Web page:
Casey M. Eden
Eden Life Care
The pandemic has revealed how the aging population in the United States isn’t getting the care it needs, but there are steps we can take to right this problem.
Just like communicating with parents and grandparents living in care facilities shouldn’t be hard, there should be no barriers to providing long-term care for those who have cared for us.
The journey my family has gone through this year has strengthened my understanding of the need we have as a nation to ensure low cost, long-term care for our growing aging population. We are coming together as a nation to thank and honor our frontline healthcare heroes in their fight against COVID-19. We also need to demand the resources to care for all aging Americans.
In October, my grandfather decided it was time to move away from his wife of 72 years into a living facility that provides the 24-hour care he needs. Since then, my family has watched as visiting hours were cancelled during the pandemic, and as we learned what bills were and were not covered by insurance. Both Colorado schoolteachers, my grandparents have Medicare-backed health insurance that provided robust care during their retirement years. As they enter long-term care however, they fall into the huge segment of the United States population who can’t afford the cost of the daily care they need, but don’t yet qualify for Medicaid. For my grandparents now split between a nursing home and our family home in Colorado, covering the costs of both living situations on a monthly pension just doesn’t add up.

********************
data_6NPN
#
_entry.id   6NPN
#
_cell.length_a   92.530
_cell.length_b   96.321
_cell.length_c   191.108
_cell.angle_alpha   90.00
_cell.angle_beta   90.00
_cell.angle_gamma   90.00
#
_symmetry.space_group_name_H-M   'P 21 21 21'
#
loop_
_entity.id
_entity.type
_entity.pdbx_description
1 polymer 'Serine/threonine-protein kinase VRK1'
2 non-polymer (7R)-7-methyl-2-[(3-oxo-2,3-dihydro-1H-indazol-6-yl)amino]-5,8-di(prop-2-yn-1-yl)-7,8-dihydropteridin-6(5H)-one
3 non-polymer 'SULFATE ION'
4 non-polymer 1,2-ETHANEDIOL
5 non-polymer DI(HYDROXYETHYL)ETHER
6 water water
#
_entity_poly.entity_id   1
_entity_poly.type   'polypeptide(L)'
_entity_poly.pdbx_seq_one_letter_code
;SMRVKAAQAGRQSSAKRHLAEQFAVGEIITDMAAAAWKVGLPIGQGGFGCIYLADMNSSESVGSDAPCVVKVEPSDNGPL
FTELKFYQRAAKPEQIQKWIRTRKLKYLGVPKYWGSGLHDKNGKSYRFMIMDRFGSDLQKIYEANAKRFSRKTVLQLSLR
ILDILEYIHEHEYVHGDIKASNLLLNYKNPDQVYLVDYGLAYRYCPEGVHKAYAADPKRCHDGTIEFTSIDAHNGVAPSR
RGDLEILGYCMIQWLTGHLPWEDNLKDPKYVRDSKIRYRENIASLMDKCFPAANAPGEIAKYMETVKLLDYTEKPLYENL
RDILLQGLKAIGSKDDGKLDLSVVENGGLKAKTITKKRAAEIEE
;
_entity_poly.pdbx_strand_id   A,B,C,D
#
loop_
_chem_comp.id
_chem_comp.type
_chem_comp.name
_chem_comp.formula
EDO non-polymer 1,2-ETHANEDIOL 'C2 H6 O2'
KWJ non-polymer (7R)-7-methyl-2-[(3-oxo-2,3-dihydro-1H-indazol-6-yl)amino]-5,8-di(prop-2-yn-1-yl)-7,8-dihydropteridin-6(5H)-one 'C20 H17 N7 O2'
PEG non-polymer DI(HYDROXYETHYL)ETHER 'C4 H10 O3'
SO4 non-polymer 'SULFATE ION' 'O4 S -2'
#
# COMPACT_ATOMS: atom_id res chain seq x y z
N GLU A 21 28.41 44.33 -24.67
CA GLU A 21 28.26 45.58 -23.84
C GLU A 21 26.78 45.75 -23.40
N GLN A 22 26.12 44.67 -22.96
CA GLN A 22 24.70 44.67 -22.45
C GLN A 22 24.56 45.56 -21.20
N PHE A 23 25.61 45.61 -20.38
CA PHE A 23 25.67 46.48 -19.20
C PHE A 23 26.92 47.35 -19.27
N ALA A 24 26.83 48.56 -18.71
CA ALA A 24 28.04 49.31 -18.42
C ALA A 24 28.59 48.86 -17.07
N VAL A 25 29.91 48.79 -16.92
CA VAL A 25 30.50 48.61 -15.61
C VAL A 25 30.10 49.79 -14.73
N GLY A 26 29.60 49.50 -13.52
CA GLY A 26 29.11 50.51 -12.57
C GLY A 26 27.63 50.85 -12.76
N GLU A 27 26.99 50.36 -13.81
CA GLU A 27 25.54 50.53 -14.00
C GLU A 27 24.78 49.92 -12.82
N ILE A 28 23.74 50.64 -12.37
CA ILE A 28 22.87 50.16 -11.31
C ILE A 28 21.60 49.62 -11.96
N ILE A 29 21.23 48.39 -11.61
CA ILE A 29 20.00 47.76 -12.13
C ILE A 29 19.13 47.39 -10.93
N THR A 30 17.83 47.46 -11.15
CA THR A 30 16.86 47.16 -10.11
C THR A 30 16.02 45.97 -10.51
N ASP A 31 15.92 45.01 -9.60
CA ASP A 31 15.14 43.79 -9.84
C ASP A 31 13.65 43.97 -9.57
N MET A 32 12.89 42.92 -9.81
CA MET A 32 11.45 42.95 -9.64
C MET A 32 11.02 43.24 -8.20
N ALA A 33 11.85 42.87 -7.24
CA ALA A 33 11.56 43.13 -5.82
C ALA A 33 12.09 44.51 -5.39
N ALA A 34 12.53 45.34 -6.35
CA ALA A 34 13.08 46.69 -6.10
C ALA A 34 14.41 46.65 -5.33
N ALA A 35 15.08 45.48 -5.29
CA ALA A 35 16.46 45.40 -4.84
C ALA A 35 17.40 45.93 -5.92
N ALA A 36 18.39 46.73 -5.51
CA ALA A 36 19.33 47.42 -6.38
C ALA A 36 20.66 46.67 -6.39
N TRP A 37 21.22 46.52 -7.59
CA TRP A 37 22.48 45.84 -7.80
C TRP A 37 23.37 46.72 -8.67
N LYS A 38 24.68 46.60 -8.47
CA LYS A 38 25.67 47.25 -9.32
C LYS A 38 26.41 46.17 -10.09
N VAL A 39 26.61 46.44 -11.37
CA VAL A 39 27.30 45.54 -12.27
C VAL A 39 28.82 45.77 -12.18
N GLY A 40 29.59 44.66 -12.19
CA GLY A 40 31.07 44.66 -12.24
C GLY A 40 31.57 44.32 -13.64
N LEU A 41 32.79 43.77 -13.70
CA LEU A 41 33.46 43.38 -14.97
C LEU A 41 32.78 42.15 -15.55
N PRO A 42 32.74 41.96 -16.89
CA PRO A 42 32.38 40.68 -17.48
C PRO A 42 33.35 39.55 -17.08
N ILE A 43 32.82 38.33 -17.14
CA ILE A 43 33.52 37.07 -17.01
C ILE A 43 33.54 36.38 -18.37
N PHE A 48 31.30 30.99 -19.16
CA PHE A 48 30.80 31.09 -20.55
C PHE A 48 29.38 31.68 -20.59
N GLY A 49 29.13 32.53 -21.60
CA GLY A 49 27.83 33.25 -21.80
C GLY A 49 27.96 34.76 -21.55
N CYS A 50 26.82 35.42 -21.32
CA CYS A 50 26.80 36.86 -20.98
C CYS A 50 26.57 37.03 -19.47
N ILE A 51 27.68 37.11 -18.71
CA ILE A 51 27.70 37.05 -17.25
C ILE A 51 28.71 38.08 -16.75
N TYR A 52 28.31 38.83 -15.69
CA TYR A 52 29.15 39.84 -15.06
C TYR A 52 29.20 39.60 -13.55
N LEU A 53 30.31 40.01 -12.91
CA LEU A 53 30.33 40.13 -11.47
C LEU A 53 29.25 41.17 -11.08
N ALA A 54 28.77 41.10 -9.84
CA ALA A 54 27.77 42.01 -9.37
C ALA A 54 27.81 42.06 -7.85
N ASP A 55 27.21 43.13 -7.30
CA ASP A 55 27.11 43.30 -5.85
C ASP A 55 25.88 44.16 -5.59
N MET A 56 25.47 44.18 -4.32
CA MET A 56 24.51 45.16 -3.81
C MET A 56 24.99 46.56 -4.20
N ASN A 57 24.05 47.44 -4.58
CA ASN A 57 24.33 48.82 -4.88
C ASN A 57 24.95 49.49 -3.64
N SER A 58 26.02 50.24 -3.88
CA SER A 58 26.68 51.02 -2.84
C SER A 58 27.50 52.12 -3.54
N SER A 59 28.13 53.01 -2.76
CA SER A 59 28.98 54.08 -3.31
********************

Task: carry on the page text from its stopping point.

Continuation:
As a family, navigating the cost of care while trying to understand the complex state and federal health and long-term care requirements, as well as our state’s Medicaid application process, was overwhelming. As COVID-19 ravaged our hometown and separated our family members, we struggled with applying for additional Medicaid coverage while the nursing home bills piled up. While waiting for help from a Medicaid office which had closed due to COVID-19, my grandmother received increasing payment notices and phone calls. While we received help from my grandfather’s nursing home administrative staff, we still struggled. And not everyone has help.
In this country, seniors who depend on Medicaid for long-term care receive widely different benefits depending on the state where they live. As a country, we need to invest in a more equitable, robust, and caring system that promotes fair access across the entire United States. For pre-Medicaid seniors, we must work together to improve and expand access to home and community-based services and benefits for our aging family members. We also need more affordable housing options for seniors, regardless of the level of in-home care they need. By providing more transitional housing options, we can cut down on the cost of more expensive nursing home care.
I truly believe that we, as a nation, have to do better in caring for our aging loved ones. I hope you will join me in supporting the “I am Loved” campaign by demanding national Medicaid and long-term care reform. We must make it easier to understand and affordable for all. Cost should not be a barrier to health for seniors and being truly loved means, as a country, we take care of those who cared for us.